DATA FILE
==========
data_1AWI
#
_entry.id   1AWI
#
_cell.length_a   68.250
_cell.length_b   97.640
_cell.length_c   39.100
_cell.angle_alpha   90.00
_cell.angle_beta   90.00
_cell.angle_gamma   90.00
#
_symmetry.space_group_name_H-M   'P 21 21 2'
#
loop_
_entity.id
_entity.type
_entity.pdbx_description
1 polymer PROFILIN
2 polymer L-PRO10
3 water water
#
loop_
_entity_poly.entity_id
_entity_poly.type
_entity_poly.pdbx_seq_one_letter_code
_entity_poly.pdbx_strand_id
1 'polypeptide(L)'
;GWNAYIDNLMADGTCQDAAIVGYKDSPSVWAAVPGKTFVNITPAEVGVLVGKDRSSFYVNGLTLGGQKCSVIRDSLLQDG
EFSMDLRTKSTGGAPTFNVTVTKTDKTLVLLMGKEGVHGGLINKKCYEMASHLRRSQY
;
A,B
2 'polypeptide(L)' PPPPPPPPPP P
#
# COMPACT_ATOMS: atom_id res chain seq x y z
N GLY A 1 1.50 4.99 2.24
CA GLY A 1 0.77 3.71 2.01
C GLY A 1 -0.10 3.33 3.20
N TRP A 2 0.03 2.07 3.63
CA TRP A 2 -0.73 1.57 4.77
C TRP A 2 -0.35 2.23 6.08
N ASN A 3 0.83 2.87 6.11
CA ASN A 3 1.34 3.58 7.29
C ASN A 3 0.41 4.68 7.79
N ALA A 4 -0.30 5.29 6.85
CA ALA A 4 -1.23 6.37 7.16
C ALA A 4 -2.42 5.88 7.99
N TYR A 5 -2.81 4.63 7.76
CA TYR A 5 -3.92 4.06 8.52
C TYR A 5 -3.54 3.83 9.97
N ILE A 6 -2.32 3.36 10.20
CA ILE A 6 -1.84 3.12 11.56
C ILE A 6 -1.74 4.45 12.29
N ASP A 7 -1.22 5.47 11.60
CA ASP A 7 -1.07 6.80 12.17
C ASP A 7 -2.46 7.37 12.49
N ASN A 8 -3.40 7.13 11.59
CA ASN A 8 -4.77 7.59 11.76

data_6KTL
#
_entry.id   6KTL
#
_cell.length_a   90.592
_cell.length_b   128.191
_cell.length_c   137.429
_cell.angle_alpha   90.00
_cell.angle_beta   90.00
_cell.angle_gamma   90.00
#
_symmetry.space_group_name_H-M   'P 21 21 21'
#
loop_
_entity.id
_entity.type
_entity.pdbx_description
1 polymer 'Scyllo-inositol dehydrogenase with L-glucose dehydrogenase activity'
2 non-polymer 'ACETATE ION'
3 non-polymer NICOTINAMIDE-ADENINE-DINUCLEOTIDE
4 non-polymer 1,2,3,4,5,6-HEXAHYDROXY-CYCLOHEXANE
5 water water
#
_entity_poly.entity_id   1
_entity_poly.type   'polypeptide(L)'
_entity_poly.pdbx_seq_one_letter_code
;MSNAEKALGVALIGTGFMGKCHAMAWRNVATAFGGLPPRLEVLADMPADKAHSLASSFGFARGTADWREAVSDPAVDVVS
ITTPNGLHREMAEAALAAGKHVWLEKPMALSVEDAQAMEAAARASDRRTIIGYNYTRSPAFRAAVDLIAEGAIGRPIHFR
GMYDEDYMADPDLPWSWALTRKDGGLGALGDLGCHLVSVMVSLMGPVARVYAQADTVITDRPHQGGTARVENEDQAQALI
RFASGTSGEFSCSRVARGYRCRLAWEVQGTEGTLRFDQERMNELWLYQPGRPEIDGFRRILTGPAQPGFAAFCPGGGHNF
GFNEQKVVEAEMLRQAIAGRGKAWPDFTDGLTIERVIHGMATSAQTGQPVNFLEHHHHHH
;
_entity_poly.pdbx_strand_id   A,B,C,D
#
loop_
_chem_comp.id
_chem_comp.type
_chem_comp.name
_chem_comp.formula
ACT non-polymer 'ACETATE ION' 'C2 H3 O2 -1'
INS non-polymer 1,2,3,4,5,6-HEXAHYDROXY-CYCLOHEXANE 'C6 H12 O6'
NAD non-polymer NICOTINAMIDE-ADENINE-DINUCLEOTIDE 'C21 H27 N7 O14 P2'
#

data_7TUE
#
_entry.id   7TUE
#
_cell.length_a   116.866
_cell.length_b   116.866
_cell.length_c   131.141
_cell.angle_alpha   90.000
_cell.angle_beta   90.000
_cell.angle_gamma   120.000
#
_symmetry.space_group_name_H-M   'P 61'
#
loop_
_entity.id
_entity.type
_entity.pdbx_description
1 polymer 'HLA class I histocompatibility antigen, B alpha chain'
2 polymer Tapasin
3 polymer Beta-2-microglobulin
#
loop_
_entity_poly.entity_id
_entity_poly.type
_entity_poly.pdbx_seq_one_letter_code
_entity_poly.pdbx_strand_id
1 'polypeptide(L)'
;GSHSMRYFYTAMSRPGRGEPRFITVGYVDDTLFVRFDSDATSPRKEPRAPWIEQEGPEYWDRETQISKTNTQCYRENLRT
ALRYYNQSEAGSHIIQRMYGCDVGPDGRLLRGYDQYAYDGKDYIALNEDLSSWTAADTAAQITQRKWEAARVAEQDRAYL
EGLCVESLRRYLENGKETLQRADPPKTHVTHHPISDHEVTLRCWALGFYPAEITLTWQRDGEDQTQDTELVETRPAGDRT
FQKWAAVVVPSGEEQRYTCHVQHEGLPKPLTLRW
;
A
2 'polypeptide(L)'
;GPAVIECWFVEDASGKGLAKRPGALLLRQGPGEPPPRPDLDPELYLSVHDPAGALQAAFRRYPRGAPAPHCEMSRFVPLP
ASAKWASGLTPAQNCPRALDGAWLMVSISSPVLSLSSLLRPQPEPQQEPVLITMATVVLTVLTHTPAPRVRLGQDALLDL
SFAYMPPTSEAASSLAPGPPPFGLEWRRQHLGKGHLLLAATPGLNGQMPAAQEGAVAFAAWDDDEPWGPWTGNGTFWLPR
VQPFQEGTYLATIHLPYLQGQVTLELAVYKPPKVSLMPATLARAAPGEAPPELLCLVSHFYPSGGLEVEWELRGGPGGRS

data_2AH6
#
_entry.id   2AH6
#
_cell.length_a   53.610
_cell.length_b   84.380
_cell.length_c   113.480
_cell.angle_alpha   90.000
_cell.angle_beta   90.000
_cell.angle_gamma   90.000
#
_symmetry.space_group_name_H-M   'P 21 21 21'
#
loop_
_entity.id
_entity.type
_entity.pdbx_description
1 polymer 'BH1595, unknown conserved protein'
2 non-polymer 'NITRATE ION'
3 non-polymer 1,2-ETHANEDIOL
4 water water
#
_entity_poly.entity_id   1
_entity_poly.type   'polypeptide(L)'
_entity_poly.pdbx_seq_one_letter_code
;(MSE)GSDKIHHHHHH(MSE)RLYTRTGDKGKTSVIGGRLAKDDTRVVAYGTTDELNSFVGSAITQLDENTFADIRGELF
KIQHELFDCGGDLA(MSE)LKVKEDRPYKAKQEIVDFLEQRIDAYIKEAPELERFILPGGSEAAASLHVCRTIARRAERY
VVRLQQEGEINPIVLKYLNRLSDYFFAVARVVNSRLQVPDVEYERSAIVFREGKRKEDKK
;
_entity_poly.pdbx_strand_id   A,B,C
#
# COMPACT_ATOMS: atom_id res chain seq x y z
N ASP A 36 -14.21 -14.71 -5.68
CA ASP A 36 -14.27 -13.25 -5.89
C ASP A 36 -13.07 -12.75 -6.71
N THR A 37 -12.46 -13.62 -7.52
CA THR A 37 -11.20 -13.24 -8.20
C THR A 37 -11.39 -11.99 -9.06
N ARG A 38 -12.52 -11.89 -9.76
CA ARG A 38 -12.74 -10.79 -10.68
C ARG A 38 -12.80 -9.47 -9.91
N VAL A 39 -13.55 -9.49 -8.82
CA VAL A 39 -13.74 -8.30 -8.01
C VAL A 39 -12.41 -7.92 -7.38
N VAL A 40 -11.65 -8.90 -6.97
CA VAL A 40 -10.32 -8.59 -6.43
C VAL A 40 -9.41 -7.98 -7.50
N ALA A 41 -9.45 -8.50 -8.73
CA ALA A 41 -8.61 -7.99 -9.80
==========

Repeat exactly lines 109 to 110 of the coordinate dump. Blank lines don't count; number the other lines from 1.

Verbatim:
_cell.angle_beta   90.000
_cell.angle_gamma   120.000